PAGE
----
Teaching and Training a Deaf Cat
Some folks argue that no cat can be taught or trained to do anything she doesn’t want to do! On the contrary: Cats are so smart it’s almost scary.
Teaching and training a deaf cat simply means communicating effectively. Although this may take a bit more thought and planning than teaching and training a hearing cat, the rewards are great for both the cat and us. Deafness can be an isolating experience. Creating good communication can minimize that potential loneliness.
"Teaching and training a deaf cat simply means communicating effectively."
Are there special things I may notice in my deaf cat that I won’t see in cats who can hear?
Deaf cats rely on their remaining senses, especially vision and touch.
- Vibrations of all kinds take on new meaning for deaf cats. They may feel the floorboards vibrate as you walk by, the pulsing of the baseline from loud music, the flushing of the toilet, or the slamming of a door.
- Deaf cats often notice a lot more than you might expect. The vibration of their own voice is another sensation they may notice and enjoy. Deaf cats may purr louder than their hearing counterparts. They may also meow much louder than you’re used to hearing. They may walk into a bathroom or walk-in shower and shriek, enjoying the vibration of their voice reverberating from the tiled walls and floor.
- Deaf cats will often position themselves to minimize the risk of being startled. They may want to hang out in very high places, like the top of the refrigerator or a kitty condo facing out into the room. You can anticipate their need for security by creating lookout spots in various areas of the home. A courtesy to a deaf cat is to walk with a heavier stride or to gently tap the surface on which they sleep to let them know you are near. (Also see the handout “Living with a Deaf Cat.”)
"You can anticipate your deaf cat’s need for security by creating lookout spots in various areas of the home."
What hand signals do I need to know to communicate with my deaf cat?
There are no “set” hand signals for teaching and training a deaf cat. This means there are no “wrong” hand signals. The key is to choose a few you will use, and then be consistent.
- Some people choose American Sign Language (ASL) signs or modify these signs for simple one-handed use.
- Some people simply make up their own signs (often with a little help from an ASL dictionary).
No matter what signs you use, be sure to teach them to family and friends so they can “talk cat,” too!
Where do I start with teaching and training my deaf cat?
As with any teaching and training process, the keys are patience, persistence, and creativity. If there are hearing cats in the household, your job may be easier because the deaf cat will learn the household routines from those cats.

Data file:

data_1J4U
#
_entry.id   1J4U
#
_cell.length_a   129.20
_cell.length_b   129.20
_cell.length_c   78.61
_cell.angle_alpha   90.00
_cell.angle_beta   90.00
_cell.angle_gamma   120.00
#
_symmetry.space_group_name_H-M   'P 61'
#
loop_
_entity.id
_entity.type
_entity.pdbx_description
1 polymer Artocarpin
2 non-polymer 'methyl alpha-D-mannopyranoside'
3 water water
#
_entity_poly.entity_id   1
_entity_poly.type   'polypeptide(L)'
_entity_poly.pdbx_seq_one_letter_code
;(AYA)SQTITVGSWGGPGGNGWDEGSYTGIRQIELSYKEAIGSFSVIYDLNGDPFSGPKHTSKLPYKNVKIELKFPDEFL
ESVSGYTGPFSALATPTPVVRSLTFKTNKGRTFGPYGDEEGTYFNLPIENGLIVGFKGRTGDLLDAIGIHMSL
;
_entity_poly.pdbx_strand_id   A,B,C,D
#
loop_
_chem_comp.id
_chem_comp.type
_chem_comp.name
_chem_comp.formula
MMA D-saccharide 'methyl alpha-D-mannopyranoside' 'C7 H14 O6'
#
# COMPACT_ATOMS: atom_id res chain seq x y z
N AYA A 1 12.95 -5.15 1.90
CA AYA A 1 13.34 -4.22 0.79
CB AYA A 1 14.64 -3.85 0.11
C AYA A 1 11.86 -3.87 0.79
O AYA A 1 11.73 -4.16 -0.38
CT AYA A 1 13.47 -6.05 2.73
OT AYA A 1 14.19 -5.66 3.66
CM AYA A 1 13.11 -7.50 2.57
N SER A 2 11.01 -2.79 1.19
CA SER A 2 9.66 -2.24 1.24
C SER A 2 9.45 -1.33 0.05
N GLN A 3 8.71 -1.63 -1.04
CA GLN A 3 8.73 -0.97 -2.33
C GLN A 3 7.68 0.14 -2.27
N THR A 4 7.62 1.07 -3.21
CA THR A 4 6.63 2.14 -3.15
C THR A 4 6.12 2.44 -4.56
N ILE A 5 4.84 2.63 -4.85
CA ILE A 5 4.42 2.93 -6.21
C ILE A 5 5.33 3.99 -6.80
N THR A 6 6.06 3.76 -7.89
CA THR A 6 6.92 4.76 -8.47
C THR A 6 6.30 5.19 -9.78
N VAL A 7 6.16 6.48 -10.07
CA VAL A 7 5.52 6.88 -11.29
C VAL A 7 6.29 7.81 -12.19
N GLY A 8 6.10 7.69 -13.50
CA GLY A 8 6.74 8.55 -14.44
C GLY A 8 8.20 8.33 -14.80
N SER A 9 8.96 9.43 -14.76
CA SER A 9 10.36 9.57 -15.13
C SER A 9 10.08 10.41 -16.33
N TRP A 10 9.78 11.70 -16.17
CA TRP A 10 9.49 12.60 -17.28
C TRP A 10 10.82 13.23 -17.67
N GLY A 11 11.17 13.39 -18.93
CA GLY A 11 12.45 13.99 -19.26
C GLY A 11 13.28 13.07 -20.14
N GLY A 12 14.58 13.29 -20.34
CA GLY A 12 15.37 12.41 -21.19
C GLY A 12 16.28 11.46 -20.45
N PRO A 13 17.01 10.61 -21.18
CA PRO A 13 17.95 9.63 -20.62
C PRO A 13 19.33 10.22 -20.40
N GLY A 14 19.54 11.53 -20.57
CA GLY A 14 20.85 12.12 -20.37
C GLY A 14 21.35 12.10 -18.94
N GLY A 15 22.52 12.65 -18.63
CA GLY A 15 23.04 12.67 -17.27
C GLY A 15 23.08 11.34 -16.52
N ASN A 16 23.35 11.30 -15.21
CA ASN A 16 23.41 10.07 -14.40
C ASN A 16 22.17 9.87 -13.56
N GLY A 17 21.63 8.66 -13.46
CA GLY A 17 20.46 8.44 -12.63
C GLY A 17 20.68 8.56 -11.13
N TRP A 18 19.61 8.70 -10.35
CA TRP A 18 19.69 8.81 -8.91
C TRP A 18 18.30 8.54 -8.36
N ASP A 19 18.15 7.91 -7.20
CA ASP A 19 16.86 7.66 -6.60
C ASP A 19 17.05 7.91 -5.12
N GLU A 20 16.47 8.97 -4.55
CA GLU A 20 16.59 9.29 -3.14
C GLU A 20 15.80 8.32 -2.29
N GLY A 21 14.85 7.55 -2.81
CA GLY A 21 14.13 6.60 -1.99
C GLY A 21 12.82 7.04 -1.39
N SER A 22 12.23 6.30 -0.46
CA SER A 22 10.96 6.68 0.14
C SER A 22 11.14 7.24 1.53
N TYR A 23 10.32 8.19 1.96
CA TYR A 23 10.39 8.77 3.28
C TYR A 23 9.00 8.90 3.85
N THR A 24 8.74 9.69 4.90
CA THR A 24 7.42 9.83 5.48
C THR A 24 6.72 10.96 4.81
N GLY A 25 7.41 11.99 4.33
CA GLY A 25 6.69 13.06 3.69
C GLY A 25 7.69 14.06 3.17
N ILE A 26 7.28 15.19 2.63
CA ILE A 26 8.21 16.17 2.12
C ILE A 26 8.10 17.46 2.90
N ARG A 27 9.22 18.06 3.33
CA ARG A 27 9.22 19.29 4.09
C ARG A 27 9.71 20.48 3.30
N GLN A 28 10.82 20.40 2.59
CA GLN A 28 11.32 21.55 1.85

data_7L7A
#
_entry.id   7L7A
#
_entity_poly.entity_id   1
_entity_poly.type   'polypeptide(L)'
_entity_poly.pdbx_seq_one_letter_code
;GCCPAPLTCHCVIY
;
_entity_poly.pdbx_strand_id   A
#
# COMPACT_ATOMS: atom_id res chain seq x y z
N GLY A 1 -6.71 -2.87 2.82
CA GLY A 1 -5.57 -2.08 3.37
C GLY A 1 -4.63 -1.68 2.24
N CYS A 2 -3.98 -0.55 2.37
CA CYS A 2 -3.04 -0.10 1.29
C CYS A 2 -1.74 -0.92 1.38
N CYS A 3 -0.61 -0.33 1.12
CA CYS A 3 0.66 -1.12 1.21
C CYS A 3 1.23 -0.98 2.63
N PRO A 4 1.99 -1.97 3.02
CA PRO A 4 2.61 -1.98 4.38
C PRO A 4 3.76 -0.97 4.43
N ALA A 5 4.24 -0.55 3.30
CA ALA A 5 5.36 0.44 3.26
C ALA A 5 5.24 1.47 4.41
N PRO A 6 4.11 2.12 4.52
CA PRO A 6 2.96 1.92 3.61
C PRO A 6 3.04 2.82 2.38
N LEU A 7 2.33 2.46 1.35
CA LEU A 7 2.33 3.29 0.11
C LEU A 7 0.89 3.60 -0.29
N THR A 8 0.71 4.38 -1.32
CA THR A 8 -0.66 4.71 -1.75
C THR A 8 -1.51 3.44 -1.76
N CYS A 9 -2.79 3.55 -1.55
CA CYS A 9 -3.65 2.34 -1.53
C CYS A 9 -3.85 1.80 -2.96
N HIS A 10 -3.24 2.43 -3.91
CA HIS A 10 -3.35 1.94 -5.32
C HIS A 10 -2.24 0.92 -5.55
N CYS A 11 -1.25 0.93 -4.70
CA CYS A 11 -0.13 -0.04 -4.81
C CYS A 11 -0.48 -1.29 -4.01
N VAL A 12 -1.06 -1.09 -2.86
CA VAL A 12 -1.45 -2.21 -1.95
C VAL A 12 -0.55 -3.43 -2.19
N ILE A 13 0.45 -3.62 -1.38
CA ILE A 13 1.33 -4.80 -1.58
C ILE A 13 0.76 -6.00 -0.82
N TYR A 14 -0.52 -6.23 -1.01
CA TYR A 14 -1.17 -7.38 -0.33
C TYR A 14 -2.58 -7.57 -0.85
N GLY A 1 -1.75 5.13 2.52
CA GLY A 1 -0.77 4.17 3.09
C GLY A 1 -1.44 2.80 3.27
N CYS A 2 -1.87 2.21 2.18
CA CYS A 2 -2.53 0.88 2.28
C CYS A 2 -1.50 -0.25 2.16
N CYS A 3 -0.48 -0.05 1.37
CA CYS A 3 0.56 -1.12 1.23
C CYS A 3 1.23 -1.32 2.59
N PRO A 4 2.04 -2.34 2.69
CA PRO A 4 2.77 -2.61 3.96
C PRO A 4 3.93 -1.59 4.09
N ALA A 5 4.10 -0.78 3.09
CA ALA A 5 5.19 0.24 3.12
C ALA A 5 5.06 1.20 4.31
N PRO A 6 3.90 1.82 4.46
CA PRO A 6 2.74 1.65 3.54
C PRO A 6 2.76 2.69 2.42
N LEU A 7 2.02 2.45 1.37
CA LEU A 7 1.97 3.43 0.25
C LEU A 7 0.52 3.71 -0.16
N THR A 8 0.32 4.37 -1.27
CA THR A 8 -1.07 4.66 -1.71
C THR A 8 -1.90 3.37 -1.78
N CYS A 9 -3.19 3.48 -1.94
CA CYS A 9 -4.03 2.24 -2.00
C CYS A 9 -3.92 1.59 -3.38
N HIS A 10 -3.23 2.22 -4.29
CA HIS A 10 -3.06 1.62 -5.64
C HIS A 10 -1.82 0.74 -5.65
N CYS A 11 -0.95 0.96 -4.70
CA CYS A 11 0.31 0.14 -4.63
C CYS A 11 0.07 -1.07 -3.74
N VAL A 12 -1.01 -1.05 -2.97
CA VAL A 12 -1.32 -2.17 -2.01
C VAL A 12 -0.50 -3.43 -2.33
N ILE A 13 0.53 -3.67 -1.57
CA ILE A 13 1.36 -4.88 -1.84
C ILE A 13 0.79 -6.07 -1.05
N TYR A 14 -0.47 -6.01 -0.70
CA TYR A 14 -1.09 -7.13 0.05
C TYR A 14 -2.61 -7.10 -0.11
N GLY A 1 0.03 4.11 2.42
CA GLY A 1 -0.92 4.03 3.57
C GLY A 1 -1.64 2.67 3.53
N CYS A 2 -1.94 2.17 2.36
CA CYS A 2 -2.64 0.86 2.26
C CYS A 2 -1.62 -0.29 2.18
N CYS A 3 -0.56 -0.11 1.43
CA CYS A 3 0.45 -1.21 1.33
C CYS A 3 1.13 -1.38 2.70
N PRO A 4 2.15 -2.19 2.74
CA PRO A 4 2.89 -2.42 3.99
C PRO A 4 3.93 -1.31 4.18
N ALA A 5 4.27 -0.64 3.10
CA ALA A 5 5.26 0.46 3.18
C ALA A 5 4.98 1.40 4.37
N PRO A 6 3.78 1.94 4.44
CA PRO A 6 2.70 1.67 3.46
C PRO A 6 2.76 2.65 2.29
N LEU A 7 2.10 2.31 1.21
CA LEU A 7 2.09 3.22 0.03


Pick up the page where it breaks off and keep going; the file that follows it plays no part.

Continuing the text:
"Start with the basics, such as “come here.”
Start with the basics, such as “come here.” Get the deaf cat’s attention, and when she’s looking at you, use your sign for “come here” and then pat the floor near you, the sofa next to you, or your lap if you’re sitting in a chair. Reward your cat with a nice stroke along the torso. Some cats will respond to small tasty training treats, so explore your options to change it up with more interesting rewards.
The same principle applies to “time for dinner.” When it’s the usual time for a meal, get your cat’s attention and use your chosen signal as you move toward the feeding area. With consistency, it will not take long for your cat to beat you to the dish once you give the signal!
Are there any special training tips or aids I can use with my deaf cat?
We can take advantage of a deaf cat’s other heightened senses in a number of ways.
- Be sure to use your voice and appropriate facial expressions when you are teaching a command. Smile for a “happy” command like “come here” or “let’s eat.” Frown and give a thumbs-down when teaching “no.”
- You can use a laser pointer or a flashlight to play or to direct your cat’s attention to a specific place.
- You may want to consider a vibrating collar that allows you to send a gentle vibration to the collar when you want to get your cat’s attention or distract her from an undesirable behavior.
Can I teach and train my cat who became deaf because of age?
It’s a myth that you can’t teach an old cat new tricks. Any cat (including hearing cats) can learn hand signals. Older cats can learn new things, including how to watch for hand signals. The principles of training are the same as for a cat who is born deaf.
Can my deaf cat ever go outside?
"A deaf cat should never be allowed outside on her own."
A deaf cat should never be allowed outside on her own. She can’t hear danger approaching—dogs, other cats, traffic—and can easily make a fatal error.
That said, most cats can be trained to use a harness and leash. Be sure to choose a snug, custom-fit harness and start your training in the house, where it is safe.
Another option is to create an outdoor enclosure attached to the house that allows for safe outdoor time. These kinds of environmental enrichments are good for any cat, deaf or hearing.
What is my takeaway message?
Invest the time, energy, and patience to train your deaf cat, and the rewards will be enormous!
This client information sheet is based on material written by:
© Copyright 2013 LifeLearn Inc. Used and/or modified with permission under license.